Tax Robs Vital Charities For Govt Coffers
10 July 2001
Labour intends to regulate and tax the work of charities, Opposition Leader Jenny Shipley said today.
The Government plans to tax charity trading if the income is not spent on charity work during the year it is raised. This will cause major problems for all charities reliant on reserving funds for future years, forcing many to close down.
"National strongly opposes the proposal to increase taxes for thousands of charities who help New Zealand's desperate and needy," Mrs Shipley said.
"This is a robbery proposal that will siphon money from charities into the Government's coffers. It will affect anything from the local sausage sizzle to large fund-raisers and even means a tax on the local church leader's car. "Not only will discreet support and social services providers in the community have to have their vehicles emblazoned with signage to avoid tax but there will be increased superannuation taxes for nuns, clergy and clergy widows.
"It introduces a big brother approach to charities requiring direct interference and monitoring by a new entity to be set up by the Government.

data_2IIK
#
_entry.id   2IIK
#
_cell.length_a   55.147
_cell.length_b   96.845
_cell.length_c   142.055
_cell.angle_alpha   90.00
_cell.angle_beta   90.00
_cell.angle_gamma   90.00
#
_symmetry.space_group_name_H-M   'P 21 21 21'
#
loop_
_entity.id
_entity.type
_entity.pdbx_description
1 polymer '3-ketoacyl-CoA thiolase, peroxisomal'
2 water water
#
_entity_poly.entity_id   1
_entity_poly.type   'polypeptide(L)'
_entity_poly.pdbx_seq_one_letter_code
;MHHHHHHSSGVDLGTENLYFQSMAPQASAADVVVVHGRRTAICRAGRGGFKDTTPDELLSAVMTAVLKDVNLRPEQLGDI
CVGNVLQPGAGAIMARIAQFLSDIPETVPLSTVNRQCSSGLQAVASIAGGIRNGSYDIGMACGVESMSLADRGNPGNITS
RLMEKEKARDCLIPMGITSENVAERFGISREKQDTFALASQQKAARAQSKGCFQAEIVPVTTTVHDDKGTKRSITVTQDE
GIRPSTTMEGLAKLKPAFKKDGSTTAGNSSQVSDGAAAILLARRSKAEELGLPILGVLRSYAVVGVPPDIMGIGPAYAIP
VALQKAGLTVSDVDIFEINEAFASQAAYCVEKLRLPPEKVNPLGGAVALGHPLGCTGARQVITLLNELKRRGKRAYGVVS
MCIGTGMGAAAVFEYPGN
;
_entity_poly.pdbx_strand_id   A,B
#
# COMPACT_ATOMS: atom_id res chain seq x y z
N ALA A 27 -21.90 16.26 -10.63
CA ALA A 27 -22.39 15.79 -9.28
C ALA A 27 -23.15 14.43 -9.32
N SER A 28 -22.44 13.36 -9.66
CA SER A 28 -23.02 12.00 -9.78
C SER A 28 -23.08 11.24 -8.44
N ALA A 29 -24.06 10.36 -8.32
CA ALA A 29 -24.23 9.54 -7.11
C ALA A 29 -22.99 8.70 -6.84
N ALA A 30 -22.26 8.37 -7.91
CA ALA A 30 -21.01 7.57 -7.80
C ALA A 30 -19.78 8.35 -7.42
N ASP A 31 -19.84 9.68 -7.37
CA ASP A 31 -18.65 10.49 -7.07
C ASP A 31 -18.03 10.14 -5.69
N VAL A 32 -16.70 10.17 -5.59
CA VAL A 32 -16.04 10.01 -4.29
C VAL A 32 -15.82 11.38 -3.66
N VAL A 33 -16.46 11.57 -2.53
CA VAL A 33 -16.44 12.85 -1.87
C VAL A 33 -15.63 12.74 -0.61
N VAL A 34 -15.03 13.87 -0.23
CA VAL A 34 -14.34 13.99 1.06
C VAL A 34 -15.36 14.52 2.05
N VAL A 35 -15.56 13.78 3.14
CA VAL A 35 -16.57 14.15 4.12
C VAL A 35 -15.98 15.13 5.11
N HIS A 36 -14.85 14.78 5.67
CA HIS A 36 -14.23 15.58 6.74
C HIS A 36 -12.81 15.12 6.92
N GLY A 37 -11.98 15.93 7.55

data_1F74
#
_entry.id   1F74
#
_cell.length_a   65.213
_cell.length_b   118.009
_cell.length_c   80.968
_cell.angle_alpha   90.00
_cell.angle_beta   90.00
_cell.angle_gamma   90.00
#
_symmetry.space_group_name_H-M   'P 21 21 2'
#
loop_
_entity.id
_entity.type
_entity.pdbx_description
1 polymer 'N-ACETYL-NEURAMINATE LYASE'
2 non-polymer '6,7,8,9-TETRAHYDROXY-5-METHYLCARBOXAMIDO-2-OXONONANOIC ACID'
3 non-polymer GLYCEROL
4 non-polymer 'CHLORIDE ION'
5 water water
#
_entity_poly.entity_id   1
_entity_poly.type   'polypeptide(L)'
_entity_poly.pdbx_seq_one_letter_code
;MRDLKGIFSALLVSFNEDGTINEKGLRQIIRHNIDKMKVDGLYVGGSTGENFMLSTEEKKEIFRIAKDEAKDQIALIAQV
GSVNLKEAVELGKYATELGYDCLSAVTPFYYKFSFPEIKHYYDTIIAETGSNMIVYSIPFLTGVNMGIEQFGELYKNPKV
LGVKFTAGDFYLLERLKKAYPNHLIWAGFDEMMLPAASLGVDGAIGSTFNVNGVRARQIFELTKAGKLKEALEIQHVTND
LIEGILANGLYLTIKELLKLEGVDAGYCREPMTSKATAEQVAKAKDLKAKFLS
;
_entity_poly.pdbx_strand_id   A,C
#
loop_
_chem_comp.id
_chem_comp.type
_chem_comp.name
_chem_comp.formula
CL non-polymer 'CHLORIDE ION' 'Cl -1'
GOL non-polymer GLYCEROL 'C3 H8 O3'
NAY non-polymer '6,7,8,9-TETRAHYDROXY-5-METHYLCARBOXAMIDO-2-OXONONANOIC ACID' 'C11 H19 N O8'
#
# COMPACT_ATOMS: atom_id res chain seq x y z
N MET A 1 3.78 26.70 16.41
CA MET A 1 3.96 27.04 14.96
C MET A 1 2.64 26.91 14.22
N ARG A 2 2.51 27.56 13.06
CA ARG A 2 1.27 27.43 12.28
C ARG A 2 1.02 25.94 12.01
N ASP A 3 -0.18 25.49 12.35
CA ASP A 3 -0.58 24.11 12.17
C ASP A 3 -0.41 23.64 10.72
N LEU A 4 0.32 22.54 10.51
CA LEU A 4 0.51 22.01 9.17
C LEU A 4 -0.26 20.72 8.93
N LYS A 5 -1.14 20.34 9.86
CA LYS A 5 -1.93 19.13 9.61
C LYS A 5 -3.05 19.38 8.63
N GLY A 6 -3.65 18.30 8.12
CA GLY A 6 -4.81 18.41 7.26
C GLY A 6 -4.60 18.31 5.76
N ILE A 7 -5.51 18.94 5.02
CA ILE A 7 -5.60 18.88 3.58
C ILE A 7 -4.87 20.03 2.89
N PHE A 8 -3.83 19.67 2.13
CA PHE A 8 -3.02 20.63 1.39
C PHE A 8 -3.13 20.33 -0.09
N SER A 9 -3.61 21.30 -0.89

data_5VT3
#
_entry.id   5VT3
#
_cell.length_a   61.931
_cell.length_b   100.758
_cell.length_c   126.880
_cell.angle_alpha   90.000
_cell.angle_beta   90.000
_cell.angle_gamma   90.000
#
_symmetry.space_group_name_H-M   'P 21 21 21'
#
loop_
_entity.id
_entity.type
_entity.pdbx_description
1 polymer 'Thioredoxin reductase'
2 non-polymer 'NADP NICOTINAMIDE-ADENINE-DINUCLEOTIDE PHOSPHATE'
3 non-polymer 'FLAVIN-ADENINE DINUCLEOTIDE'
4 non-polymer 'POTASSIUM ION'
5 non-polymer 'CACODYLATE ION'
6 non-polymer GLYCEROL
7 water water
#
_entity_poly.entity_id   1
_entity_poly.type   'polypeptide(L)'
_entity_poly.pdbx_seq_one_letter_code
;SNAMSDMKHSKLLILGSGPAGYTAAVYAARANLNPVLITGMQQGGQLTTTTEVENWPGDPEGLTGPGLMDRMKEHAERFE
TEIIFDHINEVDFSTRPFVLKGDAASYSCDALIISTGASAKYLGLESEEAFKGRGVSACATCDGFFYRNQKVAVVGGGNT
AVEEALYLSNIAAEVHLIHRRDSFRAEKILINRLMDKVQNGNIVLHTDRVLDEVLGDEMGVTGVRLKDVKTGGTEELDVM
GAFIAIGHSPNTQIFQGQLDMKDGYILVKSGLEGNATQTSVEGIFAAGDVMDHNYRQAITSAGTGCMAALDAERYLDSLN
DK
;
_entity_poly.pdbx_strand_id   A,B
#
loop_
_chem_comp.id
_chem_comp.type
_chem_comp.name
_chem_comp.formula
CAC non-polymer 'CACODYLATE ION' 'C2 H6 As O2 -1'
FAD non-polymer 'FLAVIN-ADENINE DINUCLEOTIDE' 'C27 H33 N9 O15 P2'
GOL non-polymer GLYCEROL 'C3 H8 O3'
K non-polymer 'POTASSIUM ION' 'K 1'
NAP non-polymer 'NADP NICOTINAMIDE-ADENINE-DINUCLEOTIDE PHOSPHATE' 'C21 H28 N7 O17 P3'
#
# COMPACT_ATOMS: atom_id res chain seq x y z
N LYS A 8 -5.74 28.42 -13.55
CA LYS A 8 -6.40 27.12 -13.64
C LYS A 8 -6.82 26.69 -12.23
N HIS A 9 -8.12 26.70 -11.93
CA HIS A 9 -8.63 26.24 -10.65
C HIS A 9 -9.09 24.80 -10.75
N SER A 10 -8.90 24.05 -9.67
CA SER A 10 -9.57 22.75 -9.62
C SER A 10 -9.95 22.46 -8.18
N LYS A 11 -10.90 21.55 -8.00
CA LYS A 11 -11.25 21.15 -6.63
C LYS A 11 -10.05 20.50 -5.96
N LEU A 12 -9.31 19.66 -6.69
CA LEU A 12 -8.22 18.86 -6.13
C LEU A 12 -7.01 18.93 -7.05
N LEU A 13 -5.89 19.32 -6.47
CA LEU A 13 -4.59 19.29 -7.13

"Churches and charities tell us they are most concerned about the proposal. I am meeting with their representatives in Wellington today and in Auckland on Thursday to hear their concerns. It is important that the public take the opportunity to have their say.
"This proposal further illustrates the Government's opposition to private philanthropy. Charity and non-profit organisations provide health services for the elderly and cancer patients that the public health system can't afford, as well as numerous other essential services in the community.
"National doesn't believe the Government should decide what charities are capable of doing what work. We won't be making it harder for charities and non-profit organisations to do their work.
"If the Government's proposed legislation is passed all the fundraising work thousands of New Zealand volunteers do for charities is destined for the Government's coffers, not the most needy," Mrs Shipley said.